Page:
A user has suggested many edits adding tags to questions like

  • to a question involving an if statement
  • to a question titled "c#: Add element to second nesting in xml"
  • to a question titled "How to get exact cursor position in RichTextbox to display Popup "

these seem worthless to me. However, he claims otherwise (we are having a polite discussion about it, everybody be nice to him even if you agree with me!):

Hmm I see what your after and from your POV I do agree. But there are people like myself searching for these tag belive it or not. I use them to mostly to illustrate common problems programmers run into. Otherwise they wouldn't be tags created by the SO community. I read the article you supplied to me good read.. but I think you focus to much on the value adding from YOUR pov. I always read the question and study the problem, and if theres a problem with a nested or and if-statement why not tag it. I mean when are those questions ever going to be tagged otherwise with those tags??

And indeed, has been deemed not completely invalid by the community for some reason. Still, I'd make the argument that none of these tags add any value to the question or its searchability.

Does a general guideline exist how to deal with this? How do we account for the fact that we may not be able to see the value in a borderline esoteric tag, but others do? How do we still have clear rules for this kind of situation?

Bonus question: what do we call tagging that simply describes what happens to be the question's subject matter, without really adding any relevance? It's not Meta tags, but it's something like them.

  • 4
    Tags are not a user's personal filing cabinet. If a user is merely tagging so that they can find the questions again in a search, that's not sufficient reason to retag.
    – user102937
    Jan 29 '14 at 19:24
  • @Robert well, his argument is that users like him would search for those keywords. I can't see any real-world situation where that is true; when would you ever reasonably search for something like if-statement? But I'm open to the idea that maybe others can... and I'm hard pressed to find a previous Meta thread that defines an authoritative rule.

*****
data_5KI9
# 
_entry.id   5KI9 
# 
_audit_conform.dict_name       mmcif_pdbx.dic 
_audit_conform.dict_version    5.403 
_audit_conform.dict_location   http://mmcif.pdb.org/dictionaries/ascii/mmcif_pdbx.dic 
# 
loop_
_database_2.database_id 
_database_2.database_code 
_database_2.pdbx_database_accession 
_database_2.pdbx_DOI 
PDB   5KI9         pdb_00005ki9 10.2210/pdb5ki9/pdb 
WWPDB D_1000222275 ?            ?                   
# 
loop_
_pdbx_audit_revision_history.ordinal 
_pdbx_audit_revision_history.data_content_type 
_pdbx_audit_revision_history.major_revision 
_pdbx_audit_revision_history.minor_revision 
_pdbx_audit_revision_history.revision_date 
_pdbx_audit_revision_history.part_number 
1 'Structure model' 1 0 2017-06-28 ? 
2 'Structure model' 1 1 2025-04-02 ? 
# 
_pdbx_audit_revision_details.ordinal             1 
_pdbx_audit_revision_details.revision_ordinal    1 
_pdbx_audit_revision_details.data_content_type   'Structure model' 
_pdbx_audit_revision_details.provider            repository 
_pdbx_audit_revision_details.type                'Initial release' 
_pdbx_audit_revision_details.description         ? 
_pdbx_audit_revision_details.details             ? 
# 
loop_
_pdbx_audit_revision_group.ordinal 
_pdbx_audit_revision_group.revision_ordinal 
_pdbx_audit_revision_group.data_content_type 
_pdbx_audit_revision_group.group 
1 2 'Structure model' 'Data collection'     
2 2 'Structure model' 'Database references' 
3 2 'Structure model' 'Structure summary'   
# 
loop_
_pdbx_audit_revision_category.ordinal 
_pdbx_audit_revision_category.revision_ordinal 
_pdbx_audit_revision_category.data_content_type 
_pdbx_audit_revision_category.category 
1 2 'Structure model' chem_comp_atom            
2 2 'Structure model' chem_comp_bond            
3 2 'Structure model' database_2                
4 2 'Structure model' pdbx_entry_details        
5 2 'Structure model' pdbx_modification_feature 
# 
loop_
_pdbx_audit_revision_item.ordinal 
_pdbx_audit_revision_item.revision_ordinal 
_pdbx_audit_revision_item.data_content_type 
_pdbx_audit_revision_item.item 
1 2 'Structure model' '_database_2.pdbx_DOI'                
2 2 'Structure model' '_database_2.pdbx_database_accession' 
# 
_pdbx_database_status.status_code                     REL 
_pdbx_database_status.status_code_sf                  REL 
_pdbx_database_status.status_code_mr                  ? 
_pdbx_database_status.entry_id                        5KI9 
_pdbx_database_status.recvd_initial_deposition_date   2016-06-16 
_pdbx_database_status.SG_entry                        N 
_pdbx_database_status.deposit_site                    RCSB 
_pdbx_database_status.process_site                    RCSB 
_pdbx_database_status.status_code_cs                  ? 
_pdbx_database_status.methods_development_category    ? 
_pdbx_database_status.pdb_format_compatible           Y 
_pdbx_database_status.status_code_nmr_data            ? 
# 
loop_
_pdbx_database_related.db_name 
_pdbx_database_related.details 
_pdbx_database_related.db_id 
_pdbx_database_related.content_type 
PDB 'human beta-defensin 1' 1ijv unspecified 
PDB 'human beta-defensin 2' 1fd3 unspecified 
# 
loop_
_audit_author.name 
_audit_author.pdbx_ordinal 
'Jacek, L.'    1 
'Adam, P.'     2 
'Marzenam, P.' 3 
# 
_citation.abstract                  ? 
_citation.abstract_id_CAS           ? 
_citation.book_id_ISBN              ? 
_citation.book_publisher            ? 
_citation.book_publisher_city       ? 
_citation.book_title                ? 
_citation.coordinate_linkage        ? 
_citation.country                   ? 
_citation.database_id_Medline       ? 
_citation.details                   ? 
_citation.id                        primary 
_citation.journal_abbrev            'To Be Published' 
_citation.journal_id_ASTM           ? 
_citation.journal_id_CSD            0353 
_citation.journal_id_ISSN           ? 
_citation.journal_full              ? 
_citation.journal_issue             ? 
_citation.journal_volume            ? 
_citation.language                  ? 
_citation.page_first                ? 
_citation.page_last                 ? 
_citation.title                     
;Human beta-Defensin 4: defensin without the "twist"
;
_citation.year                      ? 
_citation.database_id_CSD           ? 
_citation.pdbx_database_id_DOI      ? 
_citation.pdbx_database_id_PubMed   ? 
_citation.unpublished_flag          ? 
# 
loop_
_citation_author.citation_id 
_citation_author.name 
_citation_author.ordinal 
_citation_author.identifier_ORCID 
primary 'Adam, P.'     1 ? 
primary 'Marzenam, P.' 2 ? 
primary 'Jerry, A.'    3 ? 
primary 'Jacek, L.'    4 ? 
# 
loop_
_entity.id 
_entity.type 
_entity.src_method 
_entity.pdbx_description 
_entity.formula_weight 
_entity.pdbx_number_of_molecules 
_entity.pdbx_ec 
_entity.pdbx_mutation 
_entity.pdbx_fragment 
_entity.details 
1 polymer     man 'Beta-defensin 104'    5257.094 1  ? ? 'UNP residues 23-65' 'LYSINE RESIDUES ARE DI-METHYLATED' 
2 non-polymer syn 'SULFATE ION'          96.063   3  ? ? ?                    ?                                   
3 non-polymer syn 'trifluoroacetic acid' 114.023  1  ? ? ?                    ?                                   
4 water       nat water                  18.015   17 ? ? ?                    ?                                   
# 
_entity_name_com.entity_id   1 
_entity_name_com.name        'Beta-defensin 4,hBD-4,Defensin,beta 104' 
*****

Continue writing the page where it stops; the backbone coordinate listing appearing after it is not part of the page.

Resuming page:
– Pekka
    Jan 29 '14 at 19:25
  • 3
    The tags you illustrated are well-used. Granted, they don't seem to be all that useful for categorization, but some of us have ... more "specific" sensibilities than others. Tag philosophy runs the gamut from typing a sentence into the tag dialog to "each and every tag has one, and only one, very specific meaning." Neither extreme is ideal.
    – user102937
    Jan 29 '14 at 19:27
  • What would be the results of allowing any kind of tag, no matter how little use? Jan 29 '14 at 19:27
  • @JanDvorak: That's the status quo now, provided the tag isn't completely wretched (we don't allow meta tags, or tags that fail at any sort of useful categorization).
    – user102937
    Jan 29 '14 at 19:28
  • @RobertHarvey thanks. I'll try to apply that philosophy when reviewing unless this discussion brings up something else. Of course, the "you've added a tag but the question is still a mess" rule still applies. Jan 29 '14 at 19:31
  • 1
    Where's the post resoluting that meta-tags shall be verbotten? Jan 29 '14 at 19:32
  • 3
    @JanDvorak: blog.stackoverflow.com/2010/08/the-death-of-meta-tags
    – user102937
    Jan 29 '14 at 19:35
  • I don't use tag like this, but we encourage users to search first, so tags for specific aspects of languages seems "searchable" in some context. For example, if I don't know the right terms to use in a search, but I know I am having a problem with an if-statement in c#, it might help filter the list of questions down. The problem because if the tag is used on questions that have an if-statement, rather than questions about an if-statement. Jan 29 '14 at 19:38
  • "when would you ever reasonably search for something like if-statement?" ... you wouldn't.
    – Bart
    Jan 29 '14 at 19:39
  • @bart: Except maybe for language-lawyer questions (one of the very few meta tags that is permitted).
    – user102937
    Jan 29 '14 at 19:44
  • But then you would simply include it in your search terms @RobertHarvey. Still wouldn't need a tag for that, would you?
    – Bart
    Jan 29 '14 at 19:49
  • 1
    @Pëkka, there is only one possible correct answer to this question.
    – Charles
    Feb 4 '14 at 2:09
  • @Charles loool, I agree
    – Pekka
    Feb 7 '14 at 1:23

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